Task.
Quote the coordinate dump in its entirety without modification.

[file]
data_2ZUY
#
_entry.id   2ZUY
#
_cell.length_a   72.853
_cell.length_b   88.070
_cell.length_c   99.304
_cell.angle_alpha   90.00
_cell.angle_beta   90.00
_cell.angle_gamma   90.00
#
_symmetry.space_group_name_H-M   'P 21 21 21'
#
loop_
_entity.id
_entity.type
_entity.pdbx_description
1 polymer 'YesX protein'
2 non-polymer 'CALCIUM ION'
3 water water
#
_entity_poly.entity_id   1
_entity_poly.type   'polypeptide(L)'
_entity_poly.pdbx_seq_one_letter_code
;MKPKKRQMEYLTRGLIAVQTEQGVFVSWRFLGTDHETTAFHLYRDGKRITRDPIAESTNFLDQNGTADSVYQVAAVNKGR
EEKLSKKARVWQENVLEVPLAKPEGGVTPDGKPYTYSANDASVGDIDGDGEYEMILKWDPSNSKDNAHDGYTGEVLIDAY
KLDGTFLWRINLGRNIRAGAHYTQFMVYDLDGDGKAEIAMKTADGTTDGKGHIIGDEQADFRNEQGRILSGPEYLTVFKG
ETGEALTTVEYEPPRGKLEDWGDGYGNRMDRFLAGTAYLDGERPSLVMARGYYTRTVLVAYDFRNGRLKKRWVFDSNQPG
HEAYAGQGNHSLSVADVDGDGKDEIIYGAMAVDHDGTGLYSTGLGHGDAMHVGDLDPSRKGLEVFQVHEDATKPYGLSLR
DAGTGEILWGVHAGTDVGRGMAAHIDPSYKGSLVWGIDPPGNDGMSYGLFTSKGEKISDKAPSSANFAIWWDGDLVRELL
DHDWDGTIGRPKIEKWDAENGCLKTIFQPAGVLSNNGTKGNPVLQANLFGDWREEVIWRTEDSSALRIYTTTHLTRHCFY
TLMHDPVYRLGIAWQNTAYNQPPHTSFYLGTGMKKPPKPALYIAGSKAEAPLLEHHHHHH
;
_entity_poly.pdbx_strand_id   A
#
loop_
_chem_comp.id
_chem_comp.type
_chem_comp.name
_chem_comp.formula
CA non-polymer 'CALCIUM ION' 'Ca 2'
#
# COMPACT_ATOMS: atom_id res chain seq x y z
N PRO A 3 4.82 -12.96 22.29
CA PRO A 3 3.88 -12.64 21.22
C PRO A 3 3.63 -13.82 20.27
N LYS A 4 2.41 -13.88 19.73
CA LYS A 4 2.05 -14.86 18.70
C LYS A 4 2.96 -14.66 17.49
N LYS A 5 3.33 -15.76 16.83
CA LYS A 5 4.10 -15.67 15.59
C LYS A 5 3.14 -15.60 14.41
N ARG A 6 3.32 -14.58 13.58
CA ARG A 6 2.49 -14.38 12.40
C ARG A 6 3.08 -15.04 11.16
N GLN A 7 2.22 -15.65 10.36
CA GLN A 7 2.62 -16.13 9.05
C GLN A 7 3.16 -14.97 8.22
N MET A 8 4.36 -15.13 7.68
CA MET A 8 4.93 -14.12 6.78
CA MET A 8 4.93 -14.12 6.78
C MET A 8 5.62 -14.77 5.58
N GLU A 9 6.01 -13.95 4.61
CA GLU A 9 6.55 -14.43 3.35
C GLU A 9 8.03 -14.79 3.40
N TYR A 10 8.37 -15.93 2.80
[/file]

data_2ZUY
#
_entry.id   2ZUY
#
_cell.length_a   72.853
_cell.length_b   88.070
_cell.length_c   99.304
_cell.angle_alpha   90.00
_cell.angle_beta   90.00
_cell.angle_gamma   90.00
#
_symmetry.space_group_name_H-M   'P 21 21 21'
#
loop_
_entity.id
_entity.type
_entity.pdbx_description
1 polymer 'YesX protein'
2 non-polymer 'CALCIUM ION'
3 water water
#
_entity_poly.entity_id   1
_entity_poly.type   'polypeptide(L)'
_entity_poly.pdbx_seq_one_letter_code
;MKPKKRQMEYLTRGLIAVQTEQGVFVSWRFLGTDHETTAFHLYRDGKRITRDPIAESTNFLDQNGTADSVYQVAAVNKGR
EEKLSKKARVWQENVLEVPLAKPEGGVTPDGKPYTYSANDASVGDIDGDGEYEMILKWDPSNSKDNAHDGYTGEVLIDAY
KLDGTFLWRINLGRNIRAGAHYTQFMVYDLDGDGKAEIAMKTADGTTDGKGHIIGDEQADFRNEQGRILSGPEYLTVFKG
ETGEALTTVEYEPPRGKLEDWGDGYGNRMDRFLAGTAYLDGERPSLVMARGYYTRTVLVAYDFRNGRLKKRWVFDSNQPG
HEAYAGQGNHSLSVADVDGDGKDEIIYGAMAVDHDGTGLYSTGLGHGDAMHVGDLDPSRKGLEVFQVHEDATKPYGLSLR
DAGTGEILWGVHAGTDVGRGMAAHIDPSYKGSLVWGIDPPGNDGMSYGLFTSKGEKISDKAPSSANFAIWWDGDLVRELL
DHDWDGTIGRPKIEKWDAENGCLKTIFQPAGVLSNNGTKGNPVLQANLFGDWREEVIWRTEDSSALRIYTTTHLTRHCFY
TLMHDPVYRLGIAWQNTAYNQPPHTSFYLGTGMKKPPKPALYIAGSKAEAPLLEHHHHHH
;
_entity_poly.pdbx_strand_id   A
#
loop_
_chem_comp.id
_chem_comp.type
_chem_comp.name
_chem_comp.formula
CA non-polymer 'CALCIUM ION' 'Ca 2'
#
# COMPACT_ATOMS: atom_id res chain seq x y z
N PRO A 3 4.82 -12.96 22.29
CA PRO A 3 3.88 -12.64 21.22
C PRO A 3 3.63 -13.82 20.27
N LYS A 4 2.41 -13.88 19.73
CA LYS A 4 2.05 -14.86 18.70
C LYS A 4 2.96 -14.66 17.49
N LYS A 5 3.33 -15.76 16.83
CA LYS A 5 4.10 -15.67 15.59
C LYS A 5 3.14 -15.60 14.41
N ARG A 6 3.32 -14.58 13.58
CA ARG A 6 2.49 -14.38 12.40
C ARG A 6 3.08 -15.04 11.16
N GLN A 7 2.22 -15.65 10.36
CA GLN A 7 2.62 -16.13 9.05
C GLN A 7 3.16 -14.97 8.22
N MET A 8 4.36 -15.13 7.68
CA MET A 8 4.93 -14.12 6.78
CA MET A 8 4.93 -14.12 6.78
C MET A 8 5.62 -14.77 5.58
N GLU A 9 6.01 -13.95 4.61
CA GLU A 9 6.55 -14.43 3.35
C GLU A 9 8.03 -14.79 3.40
N TYR A 10 8.37 -15.93 2.80